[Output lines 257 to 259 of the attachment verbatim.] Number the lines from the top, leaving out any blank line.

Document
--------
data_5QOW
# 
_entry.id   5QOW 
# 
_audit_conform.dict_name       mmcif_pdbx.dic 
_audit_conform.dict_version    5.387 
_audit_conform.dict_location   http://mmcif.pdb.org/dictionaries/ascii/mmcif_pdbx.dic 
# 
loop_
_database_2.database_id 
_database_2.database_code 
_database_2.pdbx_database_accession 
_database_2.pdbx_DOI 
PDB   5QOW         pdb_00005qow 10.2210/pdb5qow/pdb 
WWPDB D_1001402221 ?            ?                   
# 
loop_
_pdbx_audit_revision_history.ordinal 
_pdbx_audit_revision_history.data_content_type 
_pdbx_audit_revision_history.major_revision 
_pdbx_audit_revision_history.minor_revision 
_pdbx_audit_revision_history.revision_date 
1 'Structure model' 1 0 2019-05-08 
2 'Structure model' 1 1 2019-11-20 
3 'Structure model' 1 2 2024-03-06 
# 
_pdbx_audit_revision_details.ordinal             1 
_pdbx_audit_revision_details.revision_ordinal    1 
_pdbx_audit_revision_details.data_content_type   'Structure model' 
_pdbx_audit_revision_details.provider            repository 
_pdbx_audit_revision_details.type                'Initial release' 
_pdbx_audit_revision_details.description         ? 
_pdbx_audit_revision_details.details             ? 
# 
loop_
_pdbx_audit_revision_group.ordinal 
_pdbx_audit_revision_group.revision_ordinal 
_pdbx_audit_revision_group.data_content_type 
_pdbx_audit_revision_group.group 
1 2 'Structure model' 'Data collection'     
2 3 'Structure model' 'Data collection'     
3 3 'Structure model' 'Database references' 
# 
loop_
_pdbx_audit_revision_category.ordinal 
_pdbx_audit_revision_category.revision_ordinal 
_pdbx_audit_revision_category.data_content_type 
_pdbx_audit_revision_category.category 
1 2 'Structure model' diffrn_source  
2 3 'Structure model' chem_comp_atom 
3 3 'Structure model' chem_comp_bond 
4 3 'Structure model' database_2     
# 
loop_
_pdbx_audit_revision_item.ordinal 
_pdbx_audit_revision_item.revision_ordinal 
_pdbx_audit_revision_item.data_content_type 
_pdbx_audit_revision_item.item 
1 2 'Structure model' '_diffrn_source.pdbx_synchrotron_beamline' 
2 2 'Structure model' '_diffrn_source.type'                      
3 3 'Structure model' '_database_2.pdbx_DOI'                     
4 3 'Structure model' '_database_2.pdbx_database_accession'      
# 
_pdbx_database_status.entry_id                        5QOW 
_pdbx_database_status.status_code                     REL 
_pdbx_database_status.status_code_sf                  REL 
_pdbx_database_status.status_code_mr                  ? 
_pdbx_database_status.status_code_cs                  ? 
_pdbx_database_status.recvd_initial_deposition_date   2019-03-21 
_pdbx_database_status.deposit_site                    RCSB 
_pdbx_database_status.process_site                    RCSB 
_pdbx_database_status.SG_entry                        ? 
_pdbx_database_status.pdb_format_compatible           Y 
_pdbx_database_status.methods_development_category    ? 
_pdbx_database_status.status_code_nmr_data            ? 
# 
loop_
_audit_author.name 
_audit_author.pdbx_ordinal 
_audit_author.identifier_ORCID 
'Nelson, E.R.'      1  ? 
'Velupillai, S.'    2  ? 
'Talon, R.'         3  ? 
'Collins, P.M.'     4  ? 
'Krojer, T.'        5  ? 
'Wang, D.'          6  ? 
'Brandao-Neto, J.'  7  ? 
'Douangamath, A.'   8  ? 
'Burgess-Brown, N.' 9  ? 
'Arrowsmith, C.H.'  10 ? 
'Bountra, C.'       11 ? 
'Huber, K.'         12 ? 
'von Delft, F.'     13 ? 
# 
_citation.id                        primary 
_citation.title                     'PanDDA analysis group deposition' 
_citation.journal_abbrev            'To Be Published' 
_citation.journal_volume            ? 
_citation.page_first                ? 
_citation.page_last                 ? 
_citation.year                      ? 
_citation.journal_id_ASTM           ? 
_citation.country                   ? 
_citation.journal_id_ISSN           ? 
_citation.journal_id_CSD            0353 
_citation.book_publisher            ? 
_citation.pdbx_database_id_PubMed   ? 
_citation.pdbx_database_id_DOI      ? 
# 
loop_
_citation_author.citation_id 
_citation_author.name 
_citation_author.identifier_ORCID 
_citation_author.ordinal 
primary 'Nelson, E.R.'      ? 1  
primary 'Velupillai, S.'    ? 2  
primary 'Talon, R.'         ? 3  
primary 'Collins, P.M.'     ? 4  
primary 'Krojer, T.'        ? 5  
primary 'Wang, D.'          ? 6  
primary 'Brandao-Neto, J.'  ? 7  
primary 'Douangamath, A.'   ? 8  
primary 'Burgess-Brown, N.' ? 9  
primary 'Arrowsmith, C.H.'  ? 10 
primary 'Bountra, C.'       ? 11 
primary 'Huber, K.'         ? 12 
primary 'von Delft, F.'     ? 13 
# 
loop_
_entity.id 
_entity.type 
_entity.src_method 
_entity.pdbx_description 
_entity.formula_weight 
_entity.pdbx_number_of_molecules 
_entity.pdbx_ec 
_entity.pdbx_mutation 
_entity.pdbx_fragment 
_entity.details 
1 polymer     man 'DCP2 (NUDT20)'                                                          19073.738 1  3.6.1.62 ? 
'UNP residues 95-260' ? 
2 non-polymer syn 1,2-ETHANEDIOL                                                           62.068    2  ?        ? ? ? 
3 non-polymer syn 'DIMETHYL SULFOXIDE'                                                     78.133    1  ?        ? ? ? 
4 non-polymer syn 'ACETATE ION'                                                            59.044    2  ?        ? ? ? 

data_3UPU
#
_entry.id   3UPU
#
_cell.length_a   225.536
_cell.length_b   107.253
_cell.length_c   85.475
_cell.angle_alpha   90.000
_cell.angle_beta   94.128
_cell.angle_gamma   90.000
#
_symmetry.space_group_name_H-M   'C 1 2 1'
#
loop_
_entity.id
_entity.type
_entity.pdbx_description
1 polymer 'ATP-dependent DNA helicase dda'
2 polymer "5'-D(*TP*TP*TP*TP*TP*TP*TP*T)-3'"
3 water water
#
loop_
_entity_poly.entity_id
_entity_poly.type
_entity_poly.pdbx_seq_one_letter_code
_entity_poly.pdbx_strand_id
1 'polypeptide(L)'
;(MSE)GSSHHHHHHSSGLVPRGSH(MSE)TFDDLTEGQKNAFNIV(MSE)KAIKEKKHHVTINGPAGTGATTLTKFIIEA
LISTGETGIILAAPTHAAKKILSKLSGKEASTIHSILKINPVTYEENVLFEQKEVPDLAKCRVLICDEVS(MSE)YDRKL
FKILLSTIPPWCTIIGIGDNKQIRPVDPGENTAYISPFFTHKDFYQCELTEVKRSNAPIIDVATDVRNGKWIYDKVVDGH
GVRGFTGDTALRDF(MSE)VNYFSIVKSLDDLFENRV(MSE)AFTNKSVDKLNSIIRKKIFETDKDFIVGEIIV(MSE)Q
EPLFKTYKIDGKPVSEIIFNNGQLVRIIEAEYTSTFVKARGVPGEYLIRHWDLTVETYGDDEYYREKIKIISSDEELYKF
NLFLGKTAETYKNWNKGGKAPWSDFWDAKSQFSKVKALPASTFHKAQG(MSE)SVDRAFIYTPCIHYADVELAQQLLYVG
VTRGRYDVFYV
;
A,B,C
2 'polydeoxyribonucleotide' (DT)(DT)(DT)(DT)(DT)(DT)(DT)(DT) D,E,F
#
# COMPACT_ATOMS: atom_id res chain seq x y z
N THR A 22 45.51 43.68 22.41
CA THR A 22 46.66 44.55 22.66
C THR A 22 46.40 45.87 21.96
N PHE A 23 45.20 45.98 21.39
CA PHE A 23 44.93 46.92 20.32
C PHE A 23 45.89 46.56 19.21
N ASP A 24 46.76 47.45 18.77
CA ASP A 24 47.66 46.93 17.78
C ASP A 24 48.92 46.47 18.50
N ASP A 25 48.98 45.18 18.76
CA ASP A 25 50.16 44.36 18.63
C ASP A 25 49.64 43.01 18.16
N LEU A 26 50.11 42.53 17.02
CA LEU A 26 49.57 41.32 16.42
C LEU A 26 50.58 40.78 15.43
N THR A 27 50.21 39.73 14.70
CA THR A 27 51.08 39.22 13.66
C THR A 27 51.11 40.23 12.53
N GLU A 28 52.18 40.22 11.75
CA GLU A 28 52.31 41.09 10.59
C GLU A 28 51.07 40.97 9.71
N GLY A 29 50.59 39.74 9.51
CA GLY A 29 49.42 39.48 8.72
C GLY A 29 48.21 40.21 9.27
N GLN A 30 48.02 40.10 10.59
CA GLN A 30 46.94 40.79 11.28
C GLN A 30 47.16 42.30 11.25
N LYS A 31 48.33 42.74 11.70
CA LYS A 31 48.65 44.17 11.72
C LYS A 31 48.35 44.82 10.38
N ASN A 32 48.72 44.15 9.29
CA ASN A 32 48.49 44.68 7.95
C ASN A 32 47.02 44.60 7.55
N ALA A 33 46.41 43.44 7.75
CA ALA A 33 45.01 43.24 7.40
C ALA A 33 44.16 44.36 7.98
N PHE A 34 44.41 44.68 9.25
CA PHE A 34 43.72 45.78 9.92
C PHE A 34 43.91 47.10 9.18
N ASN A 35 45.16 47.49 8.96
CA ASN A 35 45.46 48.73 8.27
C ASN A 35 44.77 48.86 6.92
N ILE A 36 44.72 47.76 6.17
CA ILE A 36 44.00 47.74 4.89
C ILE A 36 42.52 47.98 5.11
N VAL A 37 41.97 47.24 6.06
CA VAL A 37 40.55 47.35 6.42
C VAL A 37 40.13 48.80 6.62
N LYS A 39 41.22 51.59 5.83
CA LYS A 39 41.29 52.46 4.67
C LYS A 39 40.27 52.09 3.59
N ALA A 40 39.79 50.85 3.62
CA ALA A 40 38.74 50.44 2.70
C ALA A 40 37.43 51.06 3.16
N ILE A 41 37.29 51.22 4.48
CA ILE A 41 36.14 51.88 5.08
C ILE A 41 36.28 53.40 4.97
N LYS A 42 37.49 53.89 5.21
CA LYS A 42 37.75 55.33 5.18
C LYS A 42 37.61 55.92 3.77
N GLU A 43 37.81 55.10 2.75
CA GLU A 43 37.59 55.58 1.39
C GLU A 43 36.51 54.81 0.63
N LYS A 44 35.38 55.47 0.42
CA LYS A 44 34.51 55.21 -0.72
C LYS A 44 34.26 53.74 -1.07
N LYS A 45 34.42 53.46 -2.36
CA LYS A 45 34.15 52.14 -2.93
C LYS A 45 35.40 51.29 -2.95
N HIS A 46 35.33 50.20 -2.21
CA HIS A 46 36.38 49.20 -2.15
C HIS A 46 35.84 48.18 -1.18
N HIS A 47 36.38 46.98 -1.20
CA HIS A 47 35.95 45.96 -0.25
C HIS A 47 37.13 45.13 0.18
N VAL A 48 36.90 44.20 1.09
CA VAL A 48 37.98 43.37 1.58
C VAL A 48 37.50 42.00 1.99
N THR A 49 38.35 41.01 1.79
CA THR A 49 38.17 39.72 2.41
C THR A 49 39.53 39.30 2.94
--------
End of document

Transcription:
CA HIS A 47 35.95 45.96 -0.25
C HIS A 47 37.13 45.13 0.18
N VAL A 48 36.90 44.20 1.09